Van Meyeren vs. Cloete - (11 Sep 2020)
Where harm is caused by a domesticated animal, responsibility for that harm rests with the owner of the animal and not the injured party
An appeal by Mr. van Meyeren against a finding by the Eastern Cape Division of the High Court, that he was liable to compensate Cloete for injuries suffered by him when set upon by Mr. van Meyeren's three dogs in the street outside Mr. van Meyeren's house in Port Elizabeth. Mr Cloete, an itinerant gardener and refuse collector, was on his way to the shops pulling his trolley, when he was attacked without any warning or reason by the dogs. His injuries were serious and resulted in the loss of his left arm. Mr. van Meyeren and his family were not home at the time of the attack. The basis for the defence to the claim was that, the dogs had been locked inside the property, but an intruder must have endeavoured to gain access through a locked gate, broken both padlocks fastening it and either left the gate open or in a state where the dogs could open it. The case was argued on the basis that this was in fact what had occurred.
Mr Cloete's claim was based upon the legal principle dating back to the Roman Law that, the owner of a domesticated animal is ordinarily held strictly liable for harm caused by that animal. The injured party does not have to prove negligence on their part. There are three recognised defences to such a claim, namely that the injured party was in a place where they had no right to be; that the animal was provoked either by the injured party or a third party; and that custody and control of the animal has passed to a third party who negligently failed to prevent the animal from causing the harm. Mr van Meyeren's argument that, these defences should be extended to include any situation where the harm was caused by negligence on the part of any third party was rejected by the Court. It held that, constitutional norms did not justify such an extension. Where harm is caused by a domesticated animal, it is in principle appropriate that responsibility for that harm rests with the owner of the animal and not the injured party.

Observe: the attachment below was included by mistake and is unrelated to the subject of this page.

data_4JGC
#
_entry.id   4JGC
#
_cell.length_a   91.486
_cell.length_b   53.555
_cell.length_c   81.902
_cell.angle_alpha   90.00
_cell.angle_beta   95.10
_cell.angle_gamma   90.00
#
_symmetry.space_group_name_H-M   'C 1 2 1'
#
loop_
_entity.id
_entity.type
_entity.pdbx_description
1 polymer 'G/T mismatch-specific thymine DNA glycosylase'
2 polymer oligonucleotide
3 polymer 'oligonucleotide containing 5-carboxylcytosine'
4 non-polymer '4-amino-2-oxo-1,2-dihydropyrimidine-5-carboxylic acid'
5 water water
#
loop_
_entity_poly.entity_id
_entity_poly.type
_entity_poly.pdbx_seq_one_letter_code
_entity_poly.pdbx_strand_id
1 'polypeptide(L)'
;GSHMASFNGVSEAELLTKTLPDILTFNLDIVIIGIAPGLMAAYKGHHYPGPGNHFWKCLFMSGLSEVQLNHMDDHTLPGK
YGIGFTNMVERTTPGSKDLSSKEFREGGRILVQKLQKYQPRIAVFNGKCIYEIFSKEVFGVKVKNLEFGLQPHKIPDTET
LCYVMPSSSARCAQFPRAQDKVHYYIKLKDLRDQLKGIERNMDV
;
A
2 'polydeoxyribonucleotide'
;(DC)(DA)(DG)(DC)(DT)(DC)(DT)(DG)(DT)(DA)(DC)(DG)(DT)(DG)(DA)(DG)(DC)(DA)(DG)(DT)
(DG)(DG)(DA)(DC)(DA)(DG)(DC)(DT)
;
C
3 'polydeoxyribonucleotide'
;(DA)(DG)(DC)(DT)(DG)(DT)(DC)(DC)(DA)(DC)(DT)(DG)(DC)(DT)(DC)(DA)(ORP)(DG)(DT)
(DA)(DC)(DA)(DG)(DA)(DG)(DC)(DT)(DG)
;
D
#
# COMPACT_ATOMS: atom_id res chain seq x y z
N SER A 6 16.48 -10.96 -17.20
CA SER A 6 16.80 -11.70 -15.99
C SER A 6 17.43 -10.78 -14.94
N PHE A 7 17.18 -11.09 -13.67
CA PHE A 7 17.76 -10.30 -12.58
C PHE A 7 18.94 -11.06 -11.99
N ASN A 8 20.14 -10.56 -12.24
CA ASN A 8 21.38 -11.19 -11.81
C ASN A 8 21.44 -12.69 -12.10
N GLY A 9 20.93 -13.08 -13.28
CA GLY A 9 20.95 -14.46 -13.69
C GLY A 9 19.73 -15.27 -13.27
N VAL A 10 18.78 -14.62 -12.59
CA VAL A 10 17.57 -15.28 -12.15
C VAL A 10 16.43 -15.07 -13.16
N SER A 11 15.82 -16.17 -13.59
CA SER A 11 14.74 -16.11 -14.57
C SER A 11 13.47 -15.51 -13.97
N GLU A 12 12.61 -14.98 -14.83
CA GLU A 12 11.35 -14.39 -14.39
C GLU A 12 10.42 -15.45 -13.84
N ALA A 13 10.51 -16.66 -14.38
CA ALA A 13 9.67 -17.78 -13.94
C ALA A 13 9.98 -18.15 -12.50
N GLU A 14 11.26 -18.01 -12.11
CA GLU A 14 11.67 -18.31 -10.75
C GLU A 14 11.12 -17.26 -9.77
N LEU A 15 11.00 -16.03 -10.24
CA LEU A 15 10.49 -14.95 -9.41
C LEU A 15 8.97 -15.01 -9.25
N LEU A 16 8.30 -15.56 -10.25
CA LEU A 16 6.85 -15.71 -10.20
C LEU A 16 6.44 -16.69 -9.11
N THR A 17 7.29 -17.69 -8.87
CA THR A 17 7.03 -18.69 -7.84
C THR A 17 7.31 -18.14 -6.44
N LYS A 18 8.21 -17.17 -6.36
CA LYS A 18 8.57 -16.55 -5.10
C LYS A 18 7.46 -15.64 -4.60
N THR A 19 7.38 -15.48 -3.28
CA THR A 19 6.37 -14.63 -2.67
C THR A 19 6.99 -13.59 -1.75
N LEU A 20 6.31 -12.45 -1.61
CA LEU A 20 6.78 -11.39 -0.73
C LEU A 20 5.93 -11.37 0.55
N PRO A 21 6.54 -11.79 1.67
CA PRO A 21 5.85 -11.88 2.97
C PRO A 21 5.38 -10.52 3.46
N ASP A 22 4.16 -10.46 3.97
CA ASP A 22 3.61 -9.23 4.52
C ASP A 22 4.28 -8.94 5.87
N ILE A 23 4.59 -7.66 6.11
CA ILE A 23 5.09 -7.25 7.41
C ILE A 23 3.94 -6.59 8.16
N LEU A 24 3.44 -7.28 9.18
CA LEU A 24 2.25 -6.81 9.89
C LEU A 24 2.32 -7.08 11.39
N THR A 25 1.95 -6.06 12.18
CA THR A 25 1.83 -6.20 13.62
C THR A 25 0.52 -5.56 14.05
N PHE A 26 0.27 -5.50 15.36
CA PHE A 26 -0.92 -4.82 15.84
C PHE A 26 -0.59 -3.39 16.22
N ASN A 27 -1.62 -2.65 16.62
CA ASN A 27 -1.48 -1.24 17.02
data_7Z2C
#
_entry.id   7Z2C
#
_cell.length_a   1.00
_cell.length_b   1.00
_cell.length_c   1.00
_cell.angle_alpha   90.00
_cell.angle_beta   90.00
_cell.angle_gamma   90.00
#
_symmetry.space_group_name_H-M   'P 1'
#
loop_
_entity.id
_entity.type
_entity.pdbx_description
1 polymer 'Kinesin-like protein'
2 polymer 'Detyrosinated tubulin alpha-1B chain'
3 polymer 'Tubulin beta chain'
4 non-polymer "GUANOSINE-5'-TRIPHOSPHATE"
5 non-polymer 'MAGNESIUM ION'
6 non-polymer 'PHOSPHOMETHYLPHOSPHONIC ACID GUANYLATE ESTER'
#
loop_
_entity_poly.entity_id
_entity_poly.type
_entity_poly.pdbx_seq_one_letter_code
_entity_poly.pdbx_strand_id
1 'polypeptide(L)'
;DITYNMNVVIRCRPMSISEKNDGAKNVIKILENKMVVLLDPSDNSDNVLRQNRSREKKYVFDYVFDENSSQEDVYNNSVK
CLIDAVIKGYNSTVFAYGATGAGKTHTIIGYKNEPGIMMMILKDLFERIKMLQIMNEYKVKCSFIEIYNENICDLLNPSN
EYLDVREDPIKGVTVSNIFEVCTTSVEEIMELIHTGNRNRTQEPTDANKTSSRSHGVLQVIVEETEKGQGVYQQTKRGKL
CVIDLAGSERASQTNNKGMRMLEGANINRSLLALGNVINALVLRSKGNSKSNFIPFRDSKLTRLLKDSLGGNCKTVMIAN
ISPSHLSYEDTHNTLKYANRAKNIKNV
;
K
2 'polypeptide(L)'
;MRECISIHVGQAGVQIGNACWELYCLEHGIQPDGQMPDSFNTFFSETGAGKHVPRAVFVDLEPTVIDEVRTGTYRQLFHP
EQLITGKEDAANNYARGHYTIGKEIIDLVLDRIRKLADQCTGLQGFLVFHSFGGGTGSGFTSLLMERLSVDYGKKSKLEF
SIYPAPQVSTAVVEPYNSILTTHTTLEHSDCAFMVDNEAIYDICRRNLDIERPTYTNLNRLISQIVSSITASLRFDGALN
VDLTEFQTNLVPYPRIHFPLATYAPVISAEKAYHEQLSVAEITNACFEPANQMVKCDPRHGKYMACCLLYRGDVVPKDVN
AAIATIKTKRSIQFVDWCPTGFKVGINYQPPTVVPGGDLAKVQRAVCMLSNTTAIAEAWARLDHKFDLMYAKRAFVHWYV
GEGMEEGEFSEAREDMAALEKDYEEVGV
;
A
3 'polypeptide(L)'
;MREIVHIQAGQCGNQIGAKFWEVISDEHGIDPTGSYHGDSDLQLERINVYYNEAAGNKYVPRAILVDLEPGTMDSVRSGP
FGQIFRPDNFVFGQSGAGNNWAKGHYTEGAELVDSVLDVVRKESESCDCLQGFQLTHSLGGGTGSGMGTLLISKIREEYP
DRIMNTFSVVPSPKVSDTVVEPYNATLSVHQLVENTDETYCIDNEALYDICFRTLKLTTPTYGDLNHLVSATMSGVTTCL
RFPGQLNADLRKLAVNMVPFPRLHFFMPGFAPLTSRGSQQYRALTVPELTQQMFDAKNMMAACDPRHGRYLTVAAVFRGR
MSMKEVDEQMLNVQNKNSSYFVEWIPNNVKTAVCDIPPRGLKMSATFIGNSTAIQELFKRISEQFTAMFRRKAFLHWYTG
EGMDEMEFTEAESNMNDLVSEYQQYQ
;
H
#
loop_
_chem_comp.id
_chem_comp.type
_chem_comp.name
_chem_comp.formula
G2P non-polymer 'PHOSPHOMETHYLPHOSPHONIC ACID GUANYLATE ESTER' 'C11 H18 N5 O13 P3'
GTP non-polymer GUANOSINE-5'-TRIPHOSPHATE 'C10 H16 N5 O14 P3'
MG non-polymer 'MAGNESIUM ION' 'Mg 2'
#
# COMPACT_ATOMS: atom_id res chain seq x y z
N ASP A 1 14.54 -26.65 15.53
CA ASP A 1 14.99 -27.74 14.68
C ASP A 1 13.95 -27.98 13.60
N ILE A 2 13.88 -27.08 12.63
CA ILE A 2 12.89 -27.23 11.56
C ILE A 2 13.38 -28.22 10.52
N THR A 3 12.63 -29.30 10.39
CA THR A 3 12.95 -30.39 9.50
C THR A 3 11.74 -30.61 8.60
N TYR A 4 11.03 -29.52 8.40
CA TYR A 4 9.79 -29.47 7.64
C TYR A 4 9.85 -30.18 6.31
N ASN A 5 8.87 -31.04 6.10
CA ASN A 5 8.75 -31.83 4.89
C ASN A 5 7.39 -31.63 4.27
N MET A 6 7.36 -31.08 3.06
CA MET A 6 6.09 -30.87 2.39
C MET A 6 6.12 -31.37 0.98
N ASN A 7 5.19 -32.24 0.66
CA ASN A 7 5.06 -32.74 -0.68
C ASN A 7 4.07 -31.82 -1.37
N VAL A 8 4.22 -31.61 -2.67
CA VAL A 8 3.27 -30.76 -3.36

Many people in South Africa choose to own animals for companionship and protection. That is their choice, but responsibilities follow in its wake. Whatever anthropomorphic concepts underpin pauperien liability, the reality is that animals can cause harm to people and property in various ways. When they do so and the victim of their actions is innocent of fault for the harm they have caused, the interests of justice require that as between the owner and the injured party, it is the owner who should be held liable for that harm.
If anything with the growth of urban living, the vastly increased number of pet animals, especially dogs, in towns and cities and the opportunities for harm that they pose, that view of where the interests of justice lie has been strengthened. People are entitled to walk on streets without having to fear being attacked by dogs and, where such attacks occur, they should in most circumstances be able to look to the owner of the dog for recompense. Appeal dismissed.
Tags : NEGLIGENCE COMPENSATION ELIGIBILITY